Saturday, December 21, 2013

Old Photos, Being a Trip Into the Past

I have been organizing old family photos, taking them from the 'magic stick' page albums and putting them into boxes. I plan to find some envelopes to protect individual photos. It is a real trip down memory lane. Plus I have photos from my husband's family as well. I upload pics to ancestry.com to preserve them. Here are some of my favorite family photos.

Barbara Reed Ramer
I was still a teenager when my Grandfather Ramer gave me this daguerreotype photograph. He was unsure if it was his mother or his grandmother, but I know from the dress style, and by comparing photo images, that it was his grandmother Barbara Reed Ramer. 













They lived in Milroy, PA where Joseph ran a lumber mill.


Their daughter Esther Mae was my Grampa Ramer's mother.
Lynne lost his mother and his grandmother when he was nine years old, and his grandfather had died before that. So he was taken in by his aunts and uncles. Gramps worked himself through college and seminary, then went into teaching. He fell in love with one of his students, a beautiful young blonde named Evelyn Adair Greenwood. They married when Evelyn was 17 and Lynne was 26.  
Evelyn's parents had come from England in 1911. Cropper Greenwood was born in Bacup, Lancashire and generations of his family all worked in the cotton mills. But Cropper worked in the quarry, where he apparently learned about engines. He became a chauffeur. He met Delia Victoria Smith, who was a domestic servant working in Manchester, England. Delia was from Irlam on Moss, her Irish father being a horse breeder; her mother was from Scotland. Below is Cropper Greenwood. He immigrated to America with a job working for 'a rich man' and sent passage for Delia to join him. They married the next month.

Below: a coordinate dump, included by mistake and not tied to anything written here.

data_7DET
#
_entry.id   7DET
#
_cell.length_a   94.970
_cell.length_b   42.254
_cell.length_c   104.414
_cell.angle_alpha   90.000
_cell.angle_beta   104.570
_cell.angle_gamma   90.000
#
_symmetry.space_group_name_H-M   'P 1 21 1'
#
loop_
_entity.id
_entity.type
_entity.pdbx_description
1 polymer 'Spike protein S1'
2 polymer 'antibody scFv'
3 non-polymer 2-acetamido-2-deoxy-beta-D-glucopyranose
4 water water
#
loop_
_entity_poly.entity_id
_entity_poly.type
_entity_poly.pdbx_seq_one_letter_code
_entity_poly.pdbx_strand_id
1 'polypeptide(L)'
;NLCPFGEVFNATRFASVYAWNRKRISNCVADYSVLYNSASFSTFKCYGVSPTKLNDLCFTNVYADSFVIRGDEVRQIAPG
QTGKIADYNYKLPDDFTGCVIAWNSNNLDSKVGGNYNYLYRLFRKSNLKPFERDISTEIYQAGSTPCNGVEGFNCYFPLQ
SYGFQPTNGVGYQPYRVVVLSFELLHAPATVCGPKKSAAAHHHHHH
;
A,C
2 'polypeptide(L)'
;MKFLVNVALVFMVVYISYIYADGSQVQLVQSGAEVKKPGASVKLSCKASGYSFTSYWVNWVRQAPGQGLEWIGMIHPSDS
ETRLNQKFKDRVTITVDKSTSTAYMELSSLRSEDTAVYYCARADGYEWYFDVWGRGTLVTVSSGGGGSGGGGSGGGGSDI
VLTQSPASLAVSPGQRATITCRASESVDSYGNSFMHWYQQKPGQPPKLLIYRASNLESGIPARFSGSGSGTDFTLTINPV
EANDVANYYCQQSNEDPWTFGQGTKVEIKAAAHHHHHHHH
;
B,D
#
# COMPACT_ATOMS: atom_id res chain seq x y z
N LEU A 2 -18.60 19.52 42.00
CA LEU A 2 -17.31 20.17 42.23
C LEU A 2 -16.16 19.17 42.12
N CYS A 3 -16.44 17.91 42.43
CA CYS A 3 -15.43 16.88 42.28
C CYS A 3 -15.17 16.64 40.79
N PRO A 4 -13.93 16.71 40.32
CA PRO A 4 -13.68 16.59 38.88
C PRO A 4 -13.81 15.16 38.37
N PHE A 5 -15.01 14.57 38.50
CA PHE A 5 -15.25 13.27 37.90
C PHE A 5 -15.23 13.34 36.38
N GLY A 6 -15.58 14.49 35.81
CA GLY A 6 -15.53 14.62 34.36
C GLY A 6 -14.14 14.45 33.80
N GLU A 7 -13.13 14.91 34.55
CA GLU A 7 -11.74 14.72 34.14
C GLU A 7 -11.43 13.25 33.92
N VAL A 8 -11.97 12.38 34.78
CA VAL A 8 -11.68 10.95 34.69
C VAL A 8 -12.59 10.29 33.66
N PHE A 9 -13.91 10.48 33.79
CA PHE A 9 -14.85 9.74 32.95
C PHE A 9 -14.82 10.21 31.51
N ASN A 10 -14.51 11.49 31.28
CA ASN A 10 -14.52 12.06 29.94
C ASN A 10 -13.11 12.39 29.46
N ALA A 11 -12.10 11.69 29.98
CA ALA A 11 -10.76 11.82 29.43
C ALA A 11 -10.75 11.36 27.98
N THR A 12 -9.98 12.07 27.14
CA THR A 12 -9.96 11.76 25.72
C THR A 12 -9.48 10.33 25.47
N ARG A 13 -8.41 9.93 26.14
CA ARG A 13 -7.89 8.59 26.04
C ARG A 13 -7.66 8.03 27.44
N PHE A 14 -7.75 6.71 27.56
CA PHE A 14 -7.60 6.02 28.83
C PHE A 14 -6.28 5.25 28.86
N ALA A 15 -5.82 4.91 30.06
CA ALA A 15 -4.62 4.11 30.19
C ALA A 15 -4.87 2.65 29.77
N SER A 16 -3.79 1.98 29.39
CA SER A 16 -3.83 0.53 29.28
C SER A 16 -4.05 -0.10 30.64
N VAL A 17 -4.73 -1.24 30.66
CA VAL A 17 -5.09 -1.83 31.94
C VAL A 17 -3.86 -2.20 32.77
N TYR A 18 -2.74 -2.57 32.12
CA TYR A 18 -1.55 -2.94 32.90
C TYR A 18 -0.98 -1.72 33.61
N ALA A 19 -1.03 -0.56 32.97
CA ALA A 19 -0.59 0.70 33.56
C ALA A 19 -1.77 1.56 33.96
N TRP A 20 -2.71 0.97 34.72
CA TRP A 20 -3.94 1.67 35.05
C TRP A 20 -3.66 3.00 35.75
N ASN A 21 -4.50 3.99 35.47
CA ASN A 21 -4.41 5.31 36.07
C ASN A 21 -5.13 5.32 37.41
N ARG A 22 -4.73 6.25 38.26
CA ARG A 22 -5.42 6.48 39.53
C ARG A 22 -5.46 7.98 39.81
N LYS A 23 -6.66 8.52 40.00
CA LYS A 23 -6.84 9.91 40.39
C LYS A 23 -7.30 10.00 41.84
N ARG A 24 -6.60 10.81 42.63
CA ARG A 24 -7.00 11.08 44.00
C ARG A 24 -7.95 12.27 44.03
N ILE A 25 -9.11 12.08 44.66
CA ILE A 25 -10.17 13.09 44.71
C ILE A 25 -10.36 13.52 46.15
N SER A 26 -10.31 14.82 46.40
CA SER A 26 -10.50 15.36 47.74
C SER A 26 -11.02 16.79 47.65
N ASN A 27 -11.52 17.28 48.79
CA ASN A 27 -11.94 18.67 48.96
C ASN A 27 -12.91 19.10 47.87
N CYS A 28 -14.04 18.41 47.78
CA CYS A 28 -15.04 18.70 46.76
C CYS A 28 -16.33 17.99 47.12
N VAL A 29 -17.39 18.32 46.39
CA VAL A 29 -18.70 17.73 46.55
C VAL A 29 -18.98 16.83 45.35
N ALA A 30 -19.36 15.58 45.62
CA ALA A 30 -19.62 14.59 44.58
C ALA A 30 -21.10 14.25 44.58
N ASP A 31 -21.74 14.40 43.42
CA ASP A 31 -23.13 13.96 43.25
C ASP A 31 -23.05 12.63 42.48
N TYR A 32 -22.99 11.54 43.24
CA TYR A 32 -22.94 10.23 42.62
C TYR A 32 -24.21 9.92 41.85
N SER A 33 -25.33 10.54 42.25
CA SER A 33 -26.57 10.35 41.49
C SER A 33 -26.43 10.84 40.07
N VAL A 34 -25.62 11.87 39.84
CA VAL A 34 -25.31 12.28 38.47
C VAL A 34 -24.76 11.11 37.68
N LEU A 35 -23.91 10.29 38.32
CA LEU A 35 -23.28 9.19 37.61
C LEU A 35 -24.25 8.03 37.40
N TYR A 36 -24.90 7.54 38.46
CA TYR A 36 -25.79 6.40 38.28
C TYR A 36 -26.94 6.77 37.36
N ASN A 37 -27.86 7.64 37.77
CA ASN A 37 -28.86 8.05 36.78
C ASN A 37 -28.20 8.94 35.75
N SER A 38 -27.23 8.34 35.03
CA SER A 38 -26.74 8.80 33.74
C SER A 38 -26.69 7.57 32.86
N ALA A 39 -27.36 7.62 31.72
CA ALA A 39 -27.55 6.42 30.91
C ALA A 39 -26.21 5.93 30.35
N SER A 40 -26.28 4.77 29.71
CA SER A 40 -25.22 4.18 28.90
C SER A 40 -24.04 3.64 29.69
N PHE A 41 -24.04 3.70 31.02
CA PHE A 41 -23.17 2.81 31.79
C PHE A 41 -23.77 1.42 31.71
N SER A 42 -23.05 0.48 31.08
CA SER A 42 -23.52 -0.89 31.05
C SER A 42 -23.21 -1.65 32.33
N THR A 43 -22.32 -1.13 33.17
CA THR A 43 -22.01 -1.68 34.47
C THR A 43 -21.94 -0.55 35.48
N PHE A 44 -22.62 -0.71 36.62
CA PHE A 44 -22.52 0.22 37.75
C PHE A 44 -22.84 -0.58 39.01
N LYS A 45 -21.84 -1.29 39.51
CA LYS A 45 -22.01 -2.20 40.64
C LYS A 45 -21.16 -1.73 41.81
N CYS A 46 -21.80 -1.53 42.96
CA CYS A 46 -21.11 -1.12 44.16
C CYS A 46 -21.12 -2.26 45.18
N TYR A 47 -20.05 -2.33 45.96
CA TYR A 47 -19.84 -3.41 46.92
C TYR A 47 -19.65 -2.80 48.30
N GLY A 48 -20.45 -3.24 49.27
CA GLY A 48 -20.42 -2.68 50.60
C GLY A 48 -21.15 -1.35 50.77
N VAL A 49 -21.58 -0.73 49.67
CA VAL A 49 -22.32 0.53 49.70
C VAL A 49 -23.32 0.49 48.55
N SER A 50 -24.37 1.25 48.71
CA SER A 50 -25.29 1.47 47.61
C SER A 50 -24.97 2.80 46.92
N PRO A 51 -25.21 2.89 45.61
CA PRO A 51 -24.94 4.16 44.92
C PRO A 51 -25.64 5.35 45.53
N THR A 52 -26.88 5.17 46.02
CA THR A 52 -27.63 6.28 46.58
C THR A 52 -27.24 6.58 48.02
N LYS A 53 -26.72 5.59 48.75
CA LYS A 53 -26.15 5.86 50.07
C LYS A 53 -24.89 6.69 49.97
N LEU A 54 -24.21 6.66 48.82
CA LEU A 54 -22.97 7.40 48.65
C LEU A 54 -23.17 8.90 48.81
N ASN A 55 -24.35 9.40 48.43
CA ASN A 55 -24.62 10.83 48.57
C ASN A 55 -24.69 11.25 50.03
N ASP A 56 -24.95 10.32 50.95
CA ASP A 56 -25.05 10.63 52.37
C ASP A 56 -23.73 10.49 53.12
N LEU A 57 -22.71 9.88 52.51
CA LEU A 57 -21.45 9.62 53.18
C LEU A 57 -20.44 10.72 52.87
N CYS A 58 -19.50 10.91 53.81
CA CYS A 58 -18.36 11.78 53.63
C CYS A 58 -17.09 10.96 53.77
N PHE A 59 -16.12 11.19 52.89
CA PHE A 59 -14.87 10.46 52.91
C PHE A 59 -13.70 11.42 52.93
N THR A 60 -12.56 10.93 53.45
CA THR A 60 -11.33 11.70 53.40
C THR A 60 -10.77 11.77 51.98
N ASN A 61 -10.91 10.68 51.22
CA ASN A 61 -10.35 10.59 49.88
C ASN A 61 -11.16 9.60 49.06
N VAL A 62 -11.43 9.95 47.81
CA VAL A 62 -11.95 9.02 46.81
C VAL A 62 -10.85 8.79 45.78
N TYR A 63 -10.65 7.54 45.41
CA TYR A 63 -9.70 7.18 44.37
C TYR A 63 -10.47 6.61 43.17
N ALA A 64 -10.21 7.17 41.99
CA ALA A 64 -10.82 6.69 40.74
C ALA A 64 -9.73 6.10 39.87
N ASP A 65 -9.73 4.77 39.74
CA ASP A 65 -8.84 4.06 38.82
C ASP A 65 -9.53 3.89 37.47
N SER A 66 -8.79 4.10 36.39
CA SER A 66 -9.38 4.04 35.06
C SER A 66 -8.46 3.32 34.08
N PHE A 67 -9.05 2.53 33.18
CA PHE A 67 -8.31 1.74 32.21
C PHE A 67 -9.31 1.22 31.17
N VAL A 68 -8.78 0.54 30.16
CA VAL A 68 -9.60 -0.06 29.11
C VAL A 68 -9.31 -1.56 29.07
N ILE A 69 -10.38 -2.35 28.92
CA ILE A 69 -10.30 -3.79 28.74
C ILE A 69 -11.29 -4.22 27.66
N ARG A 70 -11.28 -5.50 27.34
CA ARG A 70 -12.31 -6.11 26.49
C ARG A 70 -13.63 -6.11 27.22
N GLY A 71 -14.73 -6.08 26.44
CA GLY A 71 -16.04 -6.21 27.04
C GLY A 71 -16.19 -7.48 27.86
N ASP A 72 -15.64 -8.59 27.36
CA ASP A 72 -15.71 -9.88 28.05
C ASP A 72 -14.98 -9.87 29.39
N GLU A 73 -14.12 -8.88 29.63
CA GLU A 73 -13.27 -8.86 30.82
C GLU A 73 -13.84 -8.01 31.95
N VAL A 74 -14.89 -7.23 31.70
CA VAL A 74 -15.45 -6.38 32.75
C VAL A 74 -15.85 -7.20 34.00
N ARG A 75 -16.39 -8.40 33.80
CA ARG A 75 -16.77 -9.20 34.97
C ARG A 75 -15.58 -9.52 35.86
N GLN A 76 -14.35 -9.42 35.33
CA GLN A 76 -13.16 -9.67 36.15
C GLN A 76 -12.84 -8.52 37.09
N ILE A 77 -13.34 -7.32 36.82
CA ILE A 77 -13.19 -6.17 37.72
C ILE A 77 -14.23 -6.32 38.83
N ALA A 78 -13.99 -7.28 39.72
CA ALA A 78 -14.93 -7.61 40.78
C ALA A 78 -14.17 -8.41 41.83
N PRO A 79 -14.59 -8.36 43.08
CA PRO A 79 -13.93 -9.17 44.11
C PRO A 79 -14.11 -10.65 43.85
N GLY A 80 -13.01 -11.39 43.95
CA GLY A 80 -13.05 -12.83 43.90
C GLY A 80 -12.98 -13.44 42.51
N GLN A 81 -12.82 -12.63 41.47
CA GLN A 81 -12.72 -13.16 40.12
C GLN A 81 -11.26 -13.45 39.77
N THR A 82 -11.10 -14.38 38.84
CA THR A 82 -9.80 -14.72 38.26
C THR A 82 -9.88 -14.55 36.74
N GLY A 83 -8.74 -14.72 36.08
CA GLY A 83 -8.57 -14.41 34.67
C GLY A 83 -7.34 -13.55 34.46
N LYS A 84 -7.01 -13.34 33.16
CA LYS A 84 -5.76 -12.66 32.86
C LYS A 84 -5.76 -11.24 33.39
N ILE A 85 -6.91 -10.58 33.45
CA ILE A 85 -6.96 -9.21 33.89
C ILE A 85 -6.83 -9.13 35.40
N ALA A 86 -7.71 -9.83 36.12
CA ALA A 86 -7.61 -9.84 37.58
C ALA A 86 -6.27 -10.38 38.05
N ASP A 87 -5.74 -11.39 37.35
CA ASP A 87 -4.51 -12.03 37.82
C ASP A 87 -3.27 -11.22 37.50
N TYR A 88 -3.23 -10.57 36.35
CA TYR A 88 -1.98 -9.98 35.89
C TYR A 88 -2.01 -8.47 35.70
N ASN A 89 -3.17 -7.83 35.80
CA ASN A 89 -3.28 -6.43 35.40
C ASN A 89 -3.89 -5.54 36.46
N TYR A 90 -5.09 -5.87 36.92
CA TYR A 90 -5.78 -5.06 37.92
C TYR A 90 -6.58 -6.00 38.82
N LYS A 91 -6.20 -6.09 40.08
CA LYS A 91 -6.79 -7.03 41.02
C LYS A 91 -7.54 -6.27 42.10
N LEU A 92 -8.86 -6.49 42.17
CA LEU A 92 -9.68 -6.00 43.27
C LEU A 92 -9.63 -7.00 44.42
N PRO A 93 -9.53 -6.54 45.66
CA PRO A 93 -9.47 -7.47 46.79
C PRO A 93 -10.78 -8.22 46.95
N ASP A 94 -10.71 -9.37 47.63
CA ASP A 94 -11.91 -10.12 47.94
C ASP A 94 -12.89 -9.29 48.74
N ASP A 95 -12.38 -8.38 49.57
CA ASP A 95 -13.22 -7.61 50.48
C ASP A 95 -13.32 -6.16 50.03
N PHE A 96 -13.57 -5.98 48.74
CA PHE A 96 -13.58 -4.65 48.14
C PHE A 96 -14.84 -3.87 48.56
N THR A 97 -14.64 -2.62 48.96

Evelyn and Lynne's oldest child was my mother, Joyce. Mom was the Jiggerbug Queen of the 'Projects', temporary war time housing for factory workers. Gramps worked as an engineer in an airplane factory during WWII.


Mom saw my dad on the bus and tried every way to get his attention. Well, she did and they married and a few years later I came along and then my brother.


Me at three years old

I grew up and married. Here is a photo of my mother-in-law when she was a teenager. She loved church camp at Gull Lake, MI and the summer this photo was taken she said she was 'dark as an Indian' and was asked by a Native American boy she met if she was an Indian.


Gary's father lost his father at age 13. His mother Loretta Valdora was a member of the UAW and supported the famous GM sit-down strike by bringing food to the striking workers.









Val/Etta/Girl (she went by many names over her life!) spent a winter at Vermillion Point, MI on Lake Superior taking care of the life saving station children.







Gary took this photo at Longwood Gardens outside of Philadelphia. It is such a beautiful photo because of the setting.